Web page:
Written by: Chuck Dixon
Full disclosure: I haven’t read the original Winterworld graphic novel this issue was my introduction to writer Chuck Dixon’s snowy, post-apocalyptic world. Dixon, with the help of artist Butch Guice and colour artist Diego Rodriguez, is shoveling off Winterworld to reach a new audience of readers through IDW Publishing. The result is a debut comic that comes off a bit too icy for its own good as the characters seem a bit frozen.
The good news is that one issue doesn’t make a series and Dixon will have the opportunity to better generate reader empathy with the characters but this one didn’t quite do the trick. Guice and Rodriguez bring a visual feast but the script doesn’t quite jive with it in terms of quality. Seeing a hulking derelict aircraft carrier frozen in the middle of the ocean is awesome, and seeing a gang of dog-sled pulled snowmobile bound savages chuck jimmied up Molotov cocktails at a military snow machine is sweeter still, but the result doesn’t add up to the sum of its parts.
There is one part of the artwork that really fails though, and that’s in giving us a good look at these characters. I get that it’s cold outside, but even when we should have been able to see them clearly, their backs are to us, faces are shadowed, or binoculars or sunglasses obscure their face. It was really frustrating to not get a good look at the characters especially when the script didn’t do them any favours in making them feel human.
“Winterworld #1” makes a common mistake in trying to do too much. It’s a trap especially easy to fall into for post-apocalyptic fiction. Especially in a comic where you only have a very finite space to hook a reader. They can’t just brush off a weak opening chapter and keep reading to find the gold. They have an entire month to sit, think, commiserate, and agonize over the decision to spend their hard earned money on giving you another chance. All-too-often a first issue that doesn’t blow readers away will lose a significant amount of reader-share (take a look at comichron.com if you don’t believe me).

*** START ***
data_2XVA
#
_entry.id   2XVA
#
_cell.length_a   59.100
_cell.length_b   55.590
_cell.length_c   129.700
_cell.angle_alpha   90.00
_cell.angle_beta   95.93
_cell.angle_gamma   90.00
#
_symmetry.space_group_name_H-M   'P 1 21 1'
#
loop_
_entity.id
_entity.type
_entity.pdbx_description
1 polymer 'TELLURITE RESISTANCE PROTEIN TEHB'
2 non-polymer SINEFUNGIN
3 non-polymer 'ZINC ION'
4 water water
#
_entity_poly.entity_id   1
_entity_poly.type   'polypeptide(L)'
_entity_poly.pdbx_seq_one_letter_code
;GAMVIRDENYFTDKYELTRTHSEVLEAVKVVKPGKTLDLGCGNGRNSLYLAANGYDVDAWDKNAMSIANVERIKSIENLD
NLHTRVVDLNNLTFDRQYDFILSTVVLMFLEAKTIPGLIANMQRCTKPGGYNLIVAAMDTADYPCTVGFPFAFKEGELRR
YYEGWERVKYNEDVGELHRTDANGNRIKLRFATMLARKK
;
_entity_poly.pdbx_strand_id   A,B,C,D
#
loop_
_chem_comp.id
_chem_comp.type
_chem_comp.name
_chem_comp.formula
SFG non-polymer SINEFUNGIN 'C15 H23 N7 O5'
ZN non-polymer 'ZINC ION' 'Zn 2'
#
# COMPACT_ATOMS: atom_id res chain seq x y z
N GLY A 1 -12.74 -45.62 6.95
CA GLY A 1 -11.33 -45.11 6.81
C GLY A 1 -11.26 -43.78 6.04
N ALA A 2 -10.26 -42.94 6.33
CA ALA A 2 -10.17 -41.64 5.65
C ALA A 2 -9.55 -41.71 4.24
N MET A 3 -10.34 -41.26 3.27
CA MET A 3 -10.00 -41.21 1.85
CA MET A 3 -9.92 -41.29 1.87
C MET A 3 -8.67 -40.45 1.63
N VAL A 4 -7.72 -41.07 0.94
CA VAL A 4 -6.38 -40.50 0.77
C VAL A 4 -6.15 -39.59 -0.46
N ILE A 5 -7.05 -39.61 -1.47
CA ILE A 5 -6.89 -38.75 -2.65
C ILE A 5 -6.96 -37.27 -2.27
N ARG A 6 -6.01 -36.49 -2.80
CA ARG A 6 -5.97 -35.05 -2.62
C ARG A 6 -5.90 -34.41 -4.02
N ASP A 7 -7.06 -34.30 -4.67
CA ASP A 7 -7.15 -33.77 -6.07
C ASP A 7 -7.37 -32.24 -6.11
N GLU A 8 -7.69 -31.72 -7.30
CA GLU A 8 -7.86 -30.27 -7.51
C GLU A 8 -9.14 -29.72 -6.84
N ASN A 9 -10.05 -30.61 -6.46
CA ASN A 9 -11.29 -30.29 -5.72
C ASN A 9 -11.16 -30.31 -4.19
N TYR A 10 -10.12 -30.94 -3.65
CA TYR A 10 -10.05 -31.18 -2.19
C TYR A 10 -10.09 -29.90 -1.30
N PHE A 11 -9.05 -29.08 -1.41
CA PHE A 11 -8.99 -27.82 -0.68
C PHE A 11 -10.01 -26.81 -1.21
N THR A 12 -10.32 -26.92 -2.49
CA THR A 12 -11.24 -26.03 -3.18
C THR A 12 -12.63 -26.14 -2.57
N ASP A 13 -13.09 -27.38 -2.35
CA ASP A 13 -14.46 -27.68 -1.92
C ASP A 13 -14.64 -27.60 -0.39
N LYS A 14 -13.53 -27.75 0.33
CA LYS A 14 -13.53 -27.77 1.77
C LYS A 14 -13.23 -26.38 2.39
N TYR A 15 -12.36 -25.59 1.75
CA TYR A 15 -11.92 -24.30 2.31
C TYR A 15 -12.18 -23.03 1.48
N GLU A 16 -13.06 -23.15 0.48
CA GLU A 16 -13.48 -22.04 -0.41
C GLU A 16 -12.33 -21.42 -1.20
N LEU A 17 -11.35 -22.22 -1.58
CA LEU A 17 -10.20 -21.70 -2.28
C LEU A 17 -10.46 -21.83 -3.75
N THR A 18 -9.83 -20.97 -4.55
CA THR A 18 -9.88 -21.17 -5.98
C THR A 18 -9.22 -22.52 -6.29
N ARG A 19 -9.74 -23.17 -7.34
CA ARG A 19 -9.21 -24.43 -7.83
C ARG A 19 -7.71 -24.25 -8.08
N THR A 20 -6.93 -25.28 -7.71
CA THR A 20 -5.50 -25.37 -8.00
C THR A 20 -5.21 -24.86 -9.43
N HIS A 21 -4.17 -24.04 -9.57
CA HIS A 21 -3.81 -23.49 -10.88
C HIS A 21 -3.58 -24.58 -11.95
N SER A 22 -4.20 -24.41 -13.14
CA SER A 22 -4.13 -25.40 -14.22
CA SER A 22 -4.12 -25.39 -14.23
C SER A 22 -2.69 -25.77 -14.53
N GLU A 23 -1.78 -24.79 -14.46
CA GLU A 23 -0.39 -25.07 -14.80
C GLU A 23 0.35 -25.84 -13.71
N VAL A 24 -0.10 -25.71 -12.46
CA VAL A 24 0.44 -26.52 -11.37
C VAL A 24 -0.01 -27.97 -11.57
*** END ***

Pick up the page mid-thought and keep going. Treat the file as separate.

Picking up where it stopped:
When a post-apocalyptic story makes the mistake of missing an empathetic and character-driven experience early on, there simply isn’t much for the reader to grasp onto. Pretty much all of these types of stories are played out but the Ice Age concept is an interesting one, just not interesting enough to support the comic on its own. The characters need to become more compelling quickly so that Dixon can flesh out what the Earth is like now.
Ultimately, we need to be more than along for the ride, we need to know why Wynne and Scully are doing what they’re doing, and what they hope to accomplish. All of that is a lot for a first issue, I know, but seeing them abandon a perfectly safe and warm aircraft carrier without much explanation except for “they’ll be pissed” wasn’t enough to answer the many questions I had about the heroes.
Winterworld is off to a shaky start. A cool premise isn’t enough to make a comic. Without compelling characters this series will blow away won’t even begin to melt the hearts of readers. Dixon and Guice need to give me a reason to care about what happens to these characters, what happened to this world and what happens next. A pet badger should not be the best character in a book. But having said that, first issues don’t make series, as I said before, so I’ll be back at least once more before I write this book off as a neat idea without substance.